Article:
Just as the exterior algebra (and tensor algebra) of vector fields on a manifold form a Lie algebra (over the base field K), the de Rham complex of differential forms on a manifold form a Lie coalgebra (over the base field K). Further, there is a pairing between vector fields and differential forms.
However, the situation is subtler: the Lie bracket is not linear over the algebra of smooth functions (the error is the Lie derivative), nor is the exterior derivative: (it is a derivation, not linear over functions): they are not tensors. They are not linear over functions, but they behave in a consistent way, which is not captured simply by the notion of Lie algebra and Lie coalgebra.
Further, in the de Rham complex, the derivation is not only defined for , but is also defined for .
A Lie algebra structure on a vector space is a map which is skew-symmetric, and satisfies the Jacobi identity. Equivalently, a map that satisfies the Jacobi identity.
Dually, a Lie coalgebra structure on a vector space E is a linear map which is antisymmetric (this means that it satisfies , where is the canonical flip ) and satisfies the so-called cocycle condition (also known as the co-Leibniz rule)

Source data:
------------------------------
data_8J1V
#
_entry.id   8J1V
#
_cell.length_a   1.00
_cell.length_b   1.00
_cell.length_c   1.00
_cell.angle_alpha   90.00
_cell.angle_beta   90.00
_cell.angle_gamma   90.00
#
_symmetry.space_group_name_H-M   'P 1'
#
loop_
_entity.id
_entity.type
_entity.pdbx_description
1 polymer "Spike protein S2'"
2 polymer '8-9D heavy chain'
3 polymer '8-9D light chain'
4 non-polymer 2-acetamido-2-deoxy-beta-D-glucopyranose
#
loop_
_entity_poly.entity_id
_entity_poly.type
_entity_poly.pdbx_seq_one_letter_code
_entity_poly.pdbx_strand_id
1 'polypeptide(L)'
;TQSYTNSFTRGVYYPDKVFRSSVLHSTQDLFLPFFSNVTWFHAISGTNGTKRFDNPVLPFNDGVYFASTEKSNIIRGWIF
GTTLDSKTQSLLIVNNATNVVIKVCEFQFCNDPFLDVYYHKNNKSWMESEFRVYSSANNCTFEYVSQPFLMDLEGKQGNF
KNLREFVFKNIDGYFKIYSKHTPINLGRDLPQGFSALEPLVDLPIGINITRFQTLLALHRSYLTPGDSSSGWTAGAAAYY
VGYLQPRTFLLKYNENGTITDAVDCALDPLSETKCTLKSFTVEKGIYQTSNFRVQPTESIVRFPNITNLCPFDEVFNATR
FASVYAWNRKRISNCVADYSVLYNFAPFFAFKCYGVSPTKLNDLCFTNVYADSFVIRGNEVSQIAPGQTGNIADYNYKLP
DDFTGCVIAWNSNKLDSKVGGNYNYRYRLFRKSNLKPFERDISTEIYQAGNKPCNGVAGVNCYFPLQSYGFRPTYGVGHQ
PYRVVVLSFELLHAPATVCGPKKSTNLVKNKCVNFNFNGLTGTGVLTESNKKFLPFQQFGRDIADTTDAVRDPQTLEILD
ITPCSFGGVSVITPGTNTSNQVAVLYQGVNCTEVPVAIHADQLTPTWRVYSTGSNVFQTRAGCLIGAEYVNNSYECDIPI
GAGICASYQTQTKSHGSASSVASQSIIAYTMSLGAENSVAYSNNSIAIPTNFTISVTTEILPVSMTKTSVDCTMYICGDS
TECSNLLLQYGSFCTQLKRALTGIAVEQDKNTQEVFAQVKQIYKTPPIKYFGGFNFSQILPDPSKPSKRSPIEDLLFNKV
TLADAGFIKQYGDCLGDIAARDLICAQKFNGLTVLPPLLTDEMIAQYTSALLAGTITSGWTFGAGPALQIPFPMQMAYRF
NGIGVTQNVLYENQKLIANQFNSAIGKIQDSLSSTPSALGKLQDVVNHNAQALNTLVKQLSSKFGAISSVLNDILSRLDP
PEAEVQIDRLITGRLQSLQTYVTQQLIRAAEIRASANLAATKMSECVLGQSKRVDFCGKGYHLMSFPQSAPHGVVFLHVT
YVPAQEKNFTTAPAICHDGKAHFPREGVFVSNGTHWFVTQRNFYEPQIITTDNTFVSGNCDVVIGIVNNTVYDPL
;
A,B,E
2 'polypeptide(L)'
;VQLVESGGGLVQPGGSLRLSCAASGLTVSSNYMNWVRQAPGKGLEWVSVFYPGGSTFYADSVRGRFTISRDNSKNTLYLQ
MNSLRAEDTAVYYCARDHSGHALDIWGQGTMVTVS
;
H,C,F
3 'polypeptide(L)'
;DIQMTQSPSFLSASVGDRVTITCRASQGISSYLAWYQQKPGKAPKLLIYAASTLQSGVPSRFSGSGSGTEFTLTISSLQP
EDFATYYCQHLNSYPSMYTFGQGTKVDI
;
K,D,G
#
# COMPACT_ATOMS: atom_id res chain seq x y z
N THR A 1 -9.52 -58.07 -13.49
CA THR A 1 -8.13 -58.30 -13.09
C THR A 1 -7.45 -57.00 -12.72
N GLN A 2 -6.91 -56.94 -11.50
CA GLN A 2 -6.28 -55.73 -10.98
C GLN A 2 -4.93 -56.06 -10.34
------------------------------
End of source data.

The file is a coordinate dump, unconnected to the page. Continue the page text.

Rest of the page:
Due to the antisymmetry condition, the map can be also written as a map .
The dual of the Lie bracket of a Lie algebra yields a map (the cocommutator)
where the isomorphism holds in finite dimension; dually for the dual of Lie comultiplication. In this context, the Jacobi identity corresponds to the cocycle condition.
More explicitly, let E be a Lie coalgebra over a field of characteristic neither 2 nor 3. The dual space E* carries the structure of a bracket defined by
α([x, y]) = dα(x∧y), for all α ∈ E and x,y ∈ E*.
We show that this endows E* with a Lie bracket. It suffices to check the Jacobi identity. For any x, y, z ∈ E* and α ∈ E,
where the latter step follows from the standard identification of the dual of a wedge product with the wedge product of the duals. Finally, this gives
Since d2 = 0, it follows that
, for any α, x, y, and z.
Thus, by the double-duality isomorphism (more precisely, by the double-duality monomorphism, since the vector space needs not be finite-dimensional), the Jacobi identity is satisfied.
In particular, note that this proof demonstrates that the cocycle condition d2 = 0 is in a sense dual to the Jacobi identity.